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darkspineslayer Blog

Pokemon, GO: The power that's inside Gamification

Pokemon Go, the Augmented reality mobile game that brings Pokemon onto the fields and streets of this planet hasn’t officially launched in every major country yet. One thing has become very clear already, though. We all live in a Pokemon world.

It’s taking over social media, lunch breaks and commutes. New trainers of all walks of life, meeting up by chance at local poke-spots in the quest to catch ‘em all. While the stories of strange and horrifying situations like the woman who found the corpse instead of a Goldeen will crop up, what’s far more interesting to me is the social implications.

The ideas and systems behind Pokemon Go are not totally new. Many of the poke-spots, gyms and the basis of the game are almost air lifted from the last game developer Niantic created, Ingress. A game that birthed many of the ideas found within Pokemon Go, but had limited reach. Raise your hand if you knew what Ingress was before this came out? Anybody?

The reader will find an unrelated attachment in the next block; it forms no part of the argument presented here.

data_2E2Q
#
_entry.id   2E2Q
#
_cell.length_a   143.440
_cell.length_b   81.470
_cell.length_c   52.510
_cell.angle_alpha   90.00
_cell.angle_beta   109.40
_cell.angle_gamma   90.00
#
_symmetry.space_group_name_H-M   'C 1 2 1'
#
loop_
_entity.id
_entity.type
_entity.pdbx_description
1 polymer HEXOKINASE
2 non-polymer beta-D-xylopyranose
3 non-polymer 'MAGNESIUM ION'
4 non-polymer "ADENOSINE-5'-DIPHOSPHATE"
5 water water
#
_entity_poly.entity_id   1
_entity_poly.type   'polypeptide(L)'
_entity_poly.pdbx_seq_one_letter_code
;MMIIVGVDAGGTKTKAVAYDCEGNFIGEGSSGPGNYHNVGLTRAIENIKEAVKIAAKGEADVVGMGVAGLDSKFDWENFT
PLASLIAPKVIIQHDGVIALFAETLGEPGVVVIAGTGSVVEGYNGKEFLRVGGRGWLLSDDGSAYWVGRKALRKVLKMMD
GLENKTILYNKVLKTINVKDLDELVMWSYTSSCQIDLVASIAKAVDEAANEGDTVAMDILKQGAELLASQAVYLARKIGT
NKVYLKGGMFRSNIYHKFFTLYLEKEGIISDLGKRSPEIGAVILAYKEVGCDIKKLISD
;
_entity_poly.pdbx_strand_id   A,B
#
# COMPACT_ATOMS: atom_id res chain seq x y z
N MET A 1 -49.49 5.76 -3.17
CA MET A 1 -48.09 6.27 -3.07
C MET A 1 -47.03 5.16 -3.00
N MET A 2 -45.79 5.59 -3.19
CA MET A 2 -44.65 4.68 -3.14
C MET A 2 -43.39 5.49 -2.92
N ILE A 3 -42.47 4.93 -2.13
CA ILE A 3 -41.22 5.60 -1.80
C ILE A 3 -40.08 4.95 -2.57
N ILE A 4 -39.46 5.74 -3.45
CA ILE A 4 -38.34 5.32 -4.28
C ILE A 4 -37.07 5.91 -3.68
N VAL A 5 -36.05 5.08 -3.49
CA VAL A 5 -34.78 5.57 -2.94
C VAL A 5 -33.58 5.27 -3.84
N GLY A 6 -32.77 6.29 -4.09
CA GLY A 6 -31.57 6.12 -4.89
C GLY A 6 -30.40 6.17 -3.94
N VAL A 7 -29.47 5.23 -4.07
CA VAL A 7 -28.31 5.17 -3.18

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Already topping the charts in the App stores where it’s properly available, and tons of empirical evidence showing the boom available to anyone who cares to look, Pokemon hasn’t had this kind of reach since the 90’s. All off a concept largely lifted from a far more niche mobile game. This certainly speaks to the power inside Pokemon as a brand, and perhaps, further legitimizes Gamification as a concept.

IGN’s Terri Schwartz made a case for Pokemon Go as the greatest incognito exercise app available in a recent column, which I would have to agree with, but my immediate question is ‘why?’. The best answer to my mind, is Pokemon Go has given a secondary goal to pursue. One of the approaches to applying game design to an every day activity, or gamification, is setting a goal to pursue an end.

I must admit I fell to the lure of the tactic myself. I’ll be the first to admit that I don’t get nearly as much physical activity as I should. Pokemon Go, however, was the primary goal of me taking a walk today. Even though it ended with an unneeded stop to 7-11 probably undoing the whole thing, I went for a walk for no particular reason other than to see what kind of journey I might have on the way to becoming the very best.